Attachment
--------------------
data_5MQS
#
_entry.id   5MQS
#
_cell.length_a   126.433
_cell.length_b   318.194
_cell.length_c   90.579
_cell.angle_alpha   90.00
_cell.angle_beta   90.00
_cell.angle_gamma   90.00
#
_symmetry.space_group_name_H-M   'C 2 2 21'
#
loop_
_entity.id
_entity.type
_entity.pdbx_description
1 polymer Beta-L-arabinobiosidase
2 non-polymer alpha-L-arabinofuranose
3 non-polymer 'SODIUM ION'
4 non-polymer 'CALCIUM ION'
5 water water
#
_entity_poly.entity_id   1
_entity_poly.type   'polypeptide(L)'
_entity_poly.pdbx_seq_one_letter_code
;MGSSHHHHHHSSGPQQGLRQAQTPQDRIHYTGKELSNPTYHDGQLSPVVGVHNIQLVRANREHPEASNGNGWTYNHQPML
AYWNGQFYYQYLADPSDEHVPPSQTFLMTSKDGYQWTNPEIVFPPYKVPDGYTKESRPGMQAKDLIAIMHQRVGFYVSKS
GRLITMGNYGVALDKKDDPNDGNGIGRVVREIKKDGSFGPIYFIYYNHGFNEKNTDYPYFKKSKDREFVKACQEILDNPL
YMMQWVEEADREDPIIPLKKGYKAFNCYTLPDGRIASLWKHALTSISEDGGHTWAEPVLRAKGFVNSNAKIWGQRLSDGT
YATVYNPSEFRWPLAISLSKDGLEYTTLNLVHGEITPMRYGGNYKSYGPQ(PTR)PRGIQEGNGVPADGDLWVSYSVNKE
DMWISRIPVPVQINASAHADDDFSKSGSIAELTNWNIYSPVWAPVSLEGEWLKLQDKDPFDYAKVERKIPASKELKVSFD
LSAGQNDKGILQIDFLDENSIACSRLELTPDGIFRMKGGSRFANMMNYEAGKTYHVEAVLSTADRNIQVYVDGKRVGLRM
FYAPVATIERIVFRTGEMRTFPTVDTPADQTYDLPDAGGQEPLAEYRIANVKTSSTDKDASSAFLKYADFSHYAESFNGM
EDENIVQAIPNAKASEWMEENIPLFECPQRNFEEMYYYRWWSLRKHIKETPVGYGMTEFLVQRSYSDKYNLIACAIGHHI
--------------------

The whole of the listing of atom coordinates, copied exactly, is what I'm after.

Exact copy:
data_5MQS
#
_entry.id   5MQS
#
_cell.length_a   126.433
_cell.length_b   318.194
_cell.length_c   90.579
_cell.angle_alpha   90.00
_cell.angle_beta   90.00
_cell.angle_gamma   90.00
#
_symmetry.space_group_name_H-M   'C 2 2 21'
#
loop_
_entity.id
_entity.type
_entity.pdbx_description
1 polymer Beta-L-arabinobiosidase
2 non-polymer alpha-L-arabinofuranose
3 non-polymer 'SODIUM ION'
4 non-polymer 'CALCIUM ION'
5 water water
#
_entity_poly.entity_id   1
_entity_poly.type   'polypeptide(L)'
_entity_poly.pdbx_seq_one_letter_code
;MGSSHHHHHHSSGPQQGLRQAQTPQDRIHYTGKELSNPTYHDGQLSPVVGVHNIQLVRANREHPEASNGNGWTYNHQPML
AYWNGQFYYQYLADPSDEHVPPSQTFLMTSKDGYQWTNPEIVFPPYKVPDGYTKESRPGMQAKDLIAIMHQRVGFYVSKS
GRLITMGNYGVALDKKDDPNDGNGIGRVVREIKKDGSFGPIYFIYYNHGFNEKNTDYPYFKKSKDREFVKACQEILDNPL
YMMQWVEEADREDPIIPLKKGYKAFNCYTLPDGRIASLWKHALTSISEDGGHTWAEPVLRAKGFVNSNAKIWGQRLSDGT
YATVYNPSEFRWPLAISLSKDGLEYTTLNLVHGEITPMRYGGNYKSYGPQ(PTR)PRGIQEGNGVPADGDLWVSYSVNKE
DMWISRIPVPVQINASAHADDDFSKSGSIAELTNWNIYSPVWAPVSLEGEWLKLQDKDPFDYAKVERKIPASKELKVSFD
LSAGQNDKGILQIDFLDENSIACSRLELTPDGIFRMKGGSRFANMMNYEAGKTYHVEAVLSTADRNIQVYVDGKRVGLRM
FYAPVATIERIVFRTGEMRTFPTVDTPADQTYDLPDAGGQEPLAEYRIANVKTSSTDKDASSAFLKYADFSHYAESFNGM
EDENIVQAIPNAKASEWMEENIPLFECPQRNFEEMYYYRWWSLRKHIKETPVGYGMTEFLVQRSYSDKYNLIACAIGHHI